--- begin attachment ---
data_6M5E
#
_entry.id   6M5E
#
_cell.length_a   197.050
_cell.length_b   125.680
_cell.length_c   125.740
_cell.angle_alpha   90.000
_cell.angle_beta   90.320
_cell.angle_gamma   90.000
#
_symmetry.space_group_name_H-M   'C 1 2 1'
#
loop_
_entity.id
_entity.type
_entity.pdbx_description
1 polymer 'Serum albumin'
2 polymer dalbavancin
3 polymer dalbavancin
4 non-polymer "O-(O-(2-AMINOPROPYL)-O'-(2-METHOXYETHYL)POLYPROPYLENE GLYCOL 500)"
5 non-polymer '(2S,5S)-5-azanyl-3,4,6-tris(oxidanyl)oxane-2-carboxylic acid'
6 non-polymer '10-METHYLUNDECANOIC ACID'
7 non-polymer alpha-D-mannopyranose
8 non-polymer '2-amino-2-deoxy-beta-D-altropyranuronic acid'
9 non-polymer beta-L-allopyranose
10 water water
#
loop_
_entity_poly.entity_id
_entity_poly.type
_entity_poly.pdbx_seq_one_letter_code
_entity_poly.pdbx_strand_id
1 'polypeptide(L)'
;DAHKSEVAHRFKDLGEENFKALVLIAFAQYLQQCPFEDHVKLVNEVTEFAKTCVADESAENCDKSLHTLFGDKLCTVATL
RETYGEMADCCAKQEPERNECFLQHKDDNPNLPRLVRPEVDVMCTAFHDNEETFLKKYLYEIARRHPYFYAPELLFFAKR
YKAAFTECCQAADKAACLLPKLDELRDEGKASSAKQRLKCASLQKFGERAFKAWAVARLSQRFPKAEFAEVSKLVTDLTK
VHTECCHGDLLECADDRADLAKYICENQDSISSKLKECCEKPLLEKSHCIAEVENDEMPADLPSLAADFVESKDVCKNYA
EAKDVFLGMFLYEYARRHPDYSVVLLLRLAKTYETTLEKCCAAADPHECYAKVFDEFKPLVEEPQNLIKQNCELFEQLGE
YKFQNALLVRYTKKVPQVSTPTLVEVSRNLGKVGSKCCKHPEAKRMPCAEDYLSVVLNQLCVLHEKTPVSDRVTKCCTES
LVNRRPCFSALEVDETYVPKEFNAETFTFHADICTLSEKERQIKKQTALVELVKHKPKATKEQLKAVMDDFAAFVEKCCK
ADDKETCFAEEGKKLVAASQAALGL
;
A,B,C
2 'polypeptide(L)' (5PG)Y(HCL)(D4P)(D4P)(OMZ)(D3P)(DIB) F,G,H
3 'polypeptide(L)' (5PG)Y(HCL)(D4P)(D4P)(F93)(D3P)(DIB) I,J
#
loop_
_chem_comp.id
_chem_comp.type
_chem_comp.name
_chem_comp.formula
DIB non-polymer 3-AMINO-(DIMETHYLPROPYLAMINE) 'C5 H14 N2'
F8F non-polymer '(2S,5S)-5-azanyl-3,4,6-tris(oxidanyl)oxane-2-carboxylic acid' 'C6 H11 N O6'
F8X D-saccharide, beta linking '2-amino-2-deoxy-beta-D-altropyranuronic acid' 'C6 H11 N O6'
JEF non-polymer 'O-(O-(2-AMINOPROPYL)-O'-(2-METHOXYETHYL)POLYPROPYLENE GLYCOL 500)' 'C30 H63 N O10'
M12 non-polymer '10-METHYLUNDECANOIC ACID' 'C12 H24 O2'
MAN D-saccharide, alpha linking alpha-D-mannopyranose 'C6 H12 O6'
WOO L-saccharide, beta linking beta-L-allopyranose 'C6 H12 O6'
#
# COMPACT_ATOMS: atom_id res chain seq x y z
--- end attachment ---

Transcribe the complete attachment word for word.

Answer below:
data_6M5E
#
_entry.id   6M5E
#
_cell.length_a   197.050
_cell.length_b   125.680
_cell.length_c   125.740
_cell.angle_alpha   90.000
_cell.angle_beta   90.320
_cell.angle_gamma   90.000
#
_symmetry.space_group_name_H-M   'C 1 2 1'
#
loop_
_entity.id
_entity.type
_entity.pdbx_description
1 polymer 'Serum albumin'
2 polymer dalbavancin
3 polymer dalbavancin
4 non-polymer "O-(O-(2-AMINOPROPYL)-O'-(2-METHOXYETHYL)POLYPROPYLENE GLYCOL 500)"
5 non-polymer '(2S,5S)-5-azanyl-3,4,6-tris(oxidanyl)oxane-2-carboxylic acid'
6 non-polymer '10-METHYLUNDECANOIC ACID'
7 non-polymer alpha-D-mannopyranose
8 non-polymer '2-amino-2-deoxy-beta-D-altropyranuronic acid'
9 non-polymer beta-L-allopyranose
10 water water
#
loop_
_entity_poly.entity_id
_entity_poly.type
_entity_poly.pdbx_seq_one_letter_code
_entity_poly.pdbx_strand_id
1 'polypeptide(L)'
;DAHKSEVAHRFKDLGEENFKALVLIAFAQYLQQCPFEDHVKLVNEVTEFAKTCVADESAENCDKSLHTLFGDKLCTVATL
RETYGEMADCCAKQEPERNECFLQHKDDNPNLPRLVRPEVDVMCTAFHDNEETFLKKYLYEIARRHPYFYAPELLFFAKR
YKAAFTECCQAADKAACLLPKLDELRDEGKASSAKQRLKCASLQKFGERAFKAWAVARLSQRFPKAEFAEVSKLVTDLTK
VHTECCHGDLLECADDRADLAKYICENQDSISSKLKECCEKPLLEKSHCIAEVENDEMPADLPSLAADFVESKDVCKNYA
EAKDVFLGMFLYEYARRHPDYSVVLLLRLAKTYETTLEKCCAAADPHECYAKVFDEFKPLVEEPQNLIKQNCELFEQLGE
YKFQNALLVRYTKKVPQVSTPTLVEVSRNLGKVGSKCCKHPEAKRMPCAEDYLSVVLNQLCVLHEKTPVSDRVTKCCTES
LVNRRPCFSALEVDETYVPKEFNAETFTFHADICTLSEKERQIKKQTALVELVKHKPKATKEQLKAVMDDFAAFVEKCCK
ADDKETCFAEEGKKLVAASQAALGL
;
A,B,C
2 'polypeptide(L)' (5PG)Y(HCL)(D4P)(D4P)(OMZ)(D3P)(DIB) F,G,H
3 'polypeptide(L)' (5PG)Y(HCL)(D4P)(D4P)(F93)(D3P)(DIB) I,J
#
loop_
_chem_comp.id
_chem_comp.type
_chem_comp.name
_chem_comp.formula
DIB non-polymer 3-AMINO-(DIMETHYLPROPYLAMINE) 'C5 H14 N2'
F8F non-polymer '(2S,5S)-5-azanyl-3,4,6-tris(oxidanyl)oxane-2-carboxylic acid' 'C6 H11 N O6'
F8X D-saccharide, beta linking '2-amino-2-deoxy-beta-D-altropyranuronic acid' 'C6 H11 N O6'
JEF non-polymer 'O-(O-(2-AMINOPROPYL)-O'-(2-METHOXYETHYL)POLYPROPYLENE GLYCOL 500)' 'C30 H63 N O10'
M12 non-polymer '10-METHYLUNDECANOIC ACID' 'C12 H24 O2'
MAN D-saccharide, alpha linking alpha-D-mannopyranose 'C6 H12 O6'
WOO L-saccharide, beta linking beta-L-allopyranose 'C6 H12 O6'
#
# COMPACT_ATOMS: atom_id res chain seq x y z